Cap'n's take: It seems presumptuous to presume that Bush is unaware of, or doesn't value, survivor's benefits. In any case, I don't understand the supposed advantage over a life insurance policy.
18) This question was about pensions, so I'll skip it.
Wu gave short closing remarks, and addressed me in them. I was flattered. He said that he believes we (meaning government) can make the proper decisions regarding Social Security, although "I know that faith is not shared in certain circles" [smiling and pointing to me]. That's very accurate. I don't trust the government. I think it's a lot less risky to take care of my own retirement than to entrust the government with that task.
As people were leaving, I went over to the first speaker (the AARP volunteer) to ask him why the AARP was so involved in the Social Security issue, given that none of the proposals affect the system for those already retired. He said that AARP's concern is for children and grandchildren of retirees and that they want to make sure the Social Security system is still there for them. This is a fair answer, but I'm still uncomfortable with the AARP's prominent position in the debate. If it's really about children and grandchildren, shouldn't the opinions of those children and grandchildren be given priority over the opinions of current retirees?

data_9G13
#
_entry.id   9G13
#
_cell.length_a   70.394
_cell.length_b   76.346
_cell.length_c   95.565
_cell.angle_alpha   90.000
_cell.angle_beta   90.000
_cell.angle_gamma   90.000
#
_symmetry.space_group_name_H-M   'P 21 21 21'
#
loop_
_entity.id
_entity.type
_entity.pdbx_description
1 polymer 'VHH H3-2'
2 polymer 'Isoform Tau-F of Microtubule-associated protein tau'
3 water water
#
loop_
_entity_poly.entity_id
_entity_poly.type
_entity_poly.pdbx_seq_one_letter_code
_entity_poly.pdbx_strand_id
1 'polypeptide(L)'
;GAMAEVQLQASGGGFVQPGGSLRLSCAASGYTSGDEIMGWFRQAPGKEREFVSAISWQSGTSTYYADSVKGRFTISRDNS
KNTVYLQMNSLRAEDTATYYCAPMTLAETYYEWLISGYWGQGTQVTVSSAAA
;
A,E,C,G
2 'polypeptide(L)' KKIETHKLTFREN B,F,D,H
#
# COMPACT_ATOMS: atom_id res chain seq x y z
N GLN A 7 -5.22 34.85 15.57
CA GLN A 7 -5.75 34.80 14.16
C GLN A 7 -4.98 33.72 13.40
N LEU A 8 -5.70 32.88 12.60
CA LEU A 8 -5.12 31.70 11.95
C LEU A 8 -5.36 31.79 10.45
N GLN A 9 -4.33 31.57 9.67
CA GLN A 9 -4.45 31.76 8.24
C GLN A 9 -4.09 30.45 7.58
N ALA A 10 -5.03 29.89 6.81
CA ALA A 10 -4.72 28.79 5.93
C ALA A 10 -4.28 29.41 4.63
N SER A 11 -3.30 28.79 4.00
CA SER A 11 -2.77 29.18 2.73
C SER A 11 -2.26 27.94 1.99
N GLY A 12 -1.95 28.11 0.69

I talked with three members of the audience on the way out. The first was hostile to me but then apologized after making a comment he regretted. It was an "if you don't like it, leave the country" type of comment. I wasn't offended by it, but he retracted it anyway. Mighty polite of him.
The second was a lady who said she agrees with me about the issue of political risk and has thought about what that in connection with her grandchildren. I didn't get the impression she liked individual opt-out, though.
The third was in the parking lot. I talked for a few minutes with a lady who turned out to be an Intel retiree and who was strongly opposed to tax increases and was upset with the soak-the-rich attitude among the audience. She was quiet at this town hall meeting, but said she had spoken a lot at a meeting several months ago.
Talking with these nice and polite people cured my earlier sour attitude about the audience. Yes, there were a lot of people there who saw me as a mere piggy bank. But there were also people there who were keeping a low profile and were sympathetic to the young.